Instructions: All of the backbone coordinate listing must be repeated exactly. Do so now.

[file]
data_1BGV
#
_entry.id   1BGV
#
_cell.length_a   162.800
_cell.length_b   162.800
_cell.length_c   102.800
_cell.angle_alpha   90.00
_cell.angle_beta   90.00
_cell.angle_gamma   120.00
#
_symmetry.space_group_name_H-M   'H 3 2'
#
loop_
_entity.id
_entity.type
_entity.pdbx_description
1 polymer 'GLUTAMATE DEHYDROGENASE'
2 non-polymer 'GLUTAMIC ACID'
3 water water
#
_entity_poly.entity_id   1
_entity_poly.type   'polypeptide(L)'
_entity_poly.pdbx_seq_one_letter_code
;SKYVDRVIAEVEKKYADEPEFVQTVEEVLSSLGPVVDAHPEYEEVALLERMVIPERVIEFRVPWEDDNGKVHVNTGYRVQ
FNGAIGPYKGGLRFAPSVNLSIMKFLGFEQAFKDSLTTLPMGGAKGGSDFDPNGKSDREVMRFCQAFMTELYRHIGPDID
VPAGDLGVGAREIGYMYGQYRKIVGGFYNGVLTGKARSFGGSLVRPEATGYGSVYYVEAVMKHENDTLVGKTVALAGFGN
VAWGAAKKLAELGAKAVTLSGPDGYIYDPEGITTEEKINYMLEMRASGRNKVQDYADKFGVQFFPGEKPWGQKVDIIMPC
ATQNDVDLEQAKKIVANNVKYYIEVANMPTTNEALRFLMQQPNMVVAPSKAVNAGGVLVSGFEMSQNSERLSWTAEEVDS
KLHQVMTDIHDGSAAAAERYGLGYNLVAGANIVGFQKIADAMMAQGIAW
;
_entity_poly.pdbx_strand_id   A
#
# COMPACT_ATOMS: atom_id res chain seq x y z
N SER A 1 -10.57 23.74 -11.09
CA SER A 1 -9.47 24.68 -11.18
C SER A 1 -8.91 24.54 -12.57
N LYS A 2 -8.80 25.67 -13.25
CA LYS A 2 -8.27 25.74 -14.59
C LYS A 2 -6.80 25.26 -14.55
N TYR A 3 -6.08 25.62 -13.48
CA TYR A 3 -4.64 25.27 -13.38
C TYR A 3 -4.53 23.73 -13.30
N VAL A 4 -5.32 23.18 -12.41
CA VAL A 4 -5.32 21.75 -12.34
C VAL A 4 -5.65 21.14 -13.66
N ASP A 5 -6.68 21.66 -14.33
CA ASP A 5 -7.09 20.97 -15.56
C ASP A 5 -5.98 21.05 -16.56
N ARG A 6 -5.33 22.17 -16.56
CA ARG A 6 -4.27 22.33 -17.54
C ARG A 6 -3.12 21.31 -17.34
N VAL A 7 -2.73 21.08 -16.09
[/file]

data_1BGV
#
_entry.id   1BGV
#
_cell.length_a   162.800
_cell.length_b   162.800
_cell.length_c   102.800
_cell.angle_alpha   90.00
_cell.angle_beta   90.00
_cell.angle_gamma   120.00
#
_symmetry.space_group_name_H-M   'H 3 2'
#
loop_
_entity.id
_entity.type
_entity.pdbx_description
1 polymer 'GLUTAMATE DEHYDROGENASE'
2 non-polymer 'GLUTAMIC ACID'
3 water water
#
_entity_poly.entity_id   1
_entity_poly.type   'polypeptide(L)'
_entity_poly.pdbx_seq_one_letter_code
;SKYVDRVIAEVEKKYADEPEFVQTVEEVLSSLGPVVDAHPEYEEVALLERMVIPERVIEFRVPWEDDNGKVHVNTGYRVQ
FNGAIGPYKGGLRFAPSVNLSIMKFLGFEQAFKDSLTTLPMGGAKGGSDFDPNGKSDREVMRFCQAFMTELYRHIGPDID
VPAGDLGVGAREIGYMYGQYRKIVGGFYNGVLTGKARSFGGSLVRPEATGYGSVYYVEAVMKHENDTLVGKTVALAGFGN
VAWGAAKKLAELGAKAVTLSGPDGYIYDPEGITTEEKINYMLEMRASGRNKVQDYADKFGVQFFPGEKPWGQKVDIIMPC
ATQNDVDLEQAKKIVANNVKYYIEVANMPTTNEALRFLMQQPNMVVAPSKAVNAGGVLVSGFEMSQNSERLSWTAEEVDS
KLHQVMTDIHDGSAAAAERYGLGYNLVAGANIVGFQKIADAMMAQGIAW
;
_entity_poly.pdbx_strand_id   A
#
# COMPACT_ATOMS: atom_id res chain seq x y z
N SER A 1 -10.57 23.74 -11.09
CA SER A 1 -9.47 24.68 -11.18
C SER A 1 -8.91 24.54 -12.57
N LYS A 2 -8.80 25.67 -13.25
CA LYS A 2 -8.27 25.74 -14.59
C LYS A 2 -6.80 25.26 -14.55
N TYR A 3 -6.08 25.62 -13.48
CA TYR A 3 -4.64 25.27 -13.38
C TYR A 3 -4.53 23.73 -13.30
N VAL A 4 -5.32 23.18 -12.41
CA VAL A 4 -5.32 21.75 -12.34
C VAL A 4 -5.65 21.14 -13.66
N ASP A 5 -6.68 21.66 -14.33
CA ASP A 5 -7.09 20.97 -15.56
C ASP A 5 -5.98 21.05 -16.56
N ARG A 6 -5.33 22.17 -16.56
CA ARG A 6 -4.27 22.33 -17.54
C ARG A 6 -3.12 21.31 -17.34
N VAL A 7 -2.73 21.08 -16.09